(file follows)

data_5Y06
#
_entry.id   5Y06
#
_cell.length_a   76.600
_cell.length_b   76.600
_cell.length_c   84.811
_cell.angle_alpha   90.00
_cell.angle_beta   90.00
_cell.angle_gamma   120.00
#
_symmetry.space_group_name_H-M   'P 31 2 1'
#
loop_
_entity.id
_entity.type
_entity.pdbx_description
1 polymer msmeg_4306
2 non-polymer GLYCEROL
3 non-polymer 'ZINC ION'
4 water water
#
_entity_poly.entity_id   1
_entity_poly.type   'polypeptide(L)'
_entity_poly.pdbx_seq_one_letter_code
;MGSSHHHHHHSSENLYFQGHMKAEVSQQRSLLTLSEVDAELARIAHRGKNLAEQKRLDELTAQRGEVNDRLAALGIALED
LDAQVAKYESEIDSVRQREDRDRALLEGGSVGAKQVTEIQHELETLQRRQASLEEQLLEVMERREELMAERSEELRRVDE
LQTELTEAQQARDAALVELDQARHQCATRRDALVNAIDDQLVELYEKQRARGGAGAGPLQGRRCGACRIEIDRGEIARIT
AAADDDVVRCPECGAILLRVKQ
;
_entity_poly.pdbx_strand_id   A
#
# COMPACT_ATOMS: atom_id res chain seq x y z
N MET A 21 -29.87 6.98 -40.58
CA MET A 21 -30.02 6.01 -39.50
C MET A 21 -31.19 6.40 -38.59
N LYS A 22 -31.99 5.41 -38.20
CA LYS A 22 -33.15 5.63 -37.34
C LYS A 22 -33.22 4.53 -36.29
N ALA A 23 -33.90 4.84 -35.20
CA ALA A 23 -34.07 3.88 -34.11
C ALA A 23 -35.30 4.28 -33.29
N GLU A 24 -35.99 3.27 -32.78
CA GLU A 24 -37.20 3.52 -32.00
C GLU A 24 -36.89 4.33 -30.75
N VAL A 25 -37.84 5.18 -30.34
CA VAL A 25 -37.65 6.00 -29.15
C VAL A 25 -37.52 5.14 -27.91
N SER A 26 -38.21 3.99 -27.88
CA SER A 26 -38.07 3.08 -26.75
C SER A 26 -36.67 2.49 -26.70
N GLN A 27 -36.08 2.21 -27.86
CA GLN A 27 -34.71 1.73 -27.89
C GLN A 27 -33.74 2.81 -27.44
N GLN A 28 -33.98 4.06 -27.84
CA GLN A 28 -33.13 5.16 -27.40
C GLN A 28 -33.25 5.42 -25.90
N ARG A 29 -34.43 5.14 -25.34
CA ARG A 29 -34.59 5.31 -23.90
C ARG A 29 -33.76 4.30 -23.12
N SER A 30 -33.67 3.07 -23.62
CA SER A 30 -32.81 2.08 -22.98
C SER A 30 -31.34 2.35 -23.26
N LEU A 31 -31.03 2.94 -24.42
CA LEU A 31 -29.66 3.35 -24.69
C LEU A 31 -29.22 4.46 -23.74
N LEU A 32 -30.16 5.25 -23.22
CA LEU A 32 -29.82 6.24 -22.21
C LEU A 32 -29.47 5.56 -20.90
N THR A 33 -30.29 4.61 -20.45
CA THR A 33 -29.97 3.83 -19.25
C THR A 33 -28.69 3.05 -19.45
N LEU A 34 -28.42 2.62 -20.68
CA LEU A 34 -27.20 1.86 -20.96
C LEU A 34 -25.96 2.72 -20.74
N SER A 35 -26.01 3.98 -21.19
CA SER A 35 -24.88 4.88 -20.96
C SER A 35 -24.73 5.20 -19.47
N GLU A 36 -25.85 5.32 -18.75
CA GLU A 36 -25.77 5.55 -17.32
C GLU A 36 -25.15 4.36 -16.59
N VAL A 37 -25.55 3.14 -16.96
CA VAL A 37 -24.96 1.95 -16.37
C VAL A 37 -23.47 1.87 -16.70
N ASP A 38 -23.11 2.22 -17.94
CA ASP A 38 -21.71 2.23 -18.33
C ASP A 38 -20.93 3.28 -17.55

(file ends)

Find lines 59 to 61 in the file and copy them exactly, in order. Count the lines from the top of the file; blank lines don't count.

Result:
CA ARG A 29 -34.59 5.31 -23.90
C ARG A 29 -33.76 4.30 -23.12
N SER A 30 -33.67 3.07 -23.62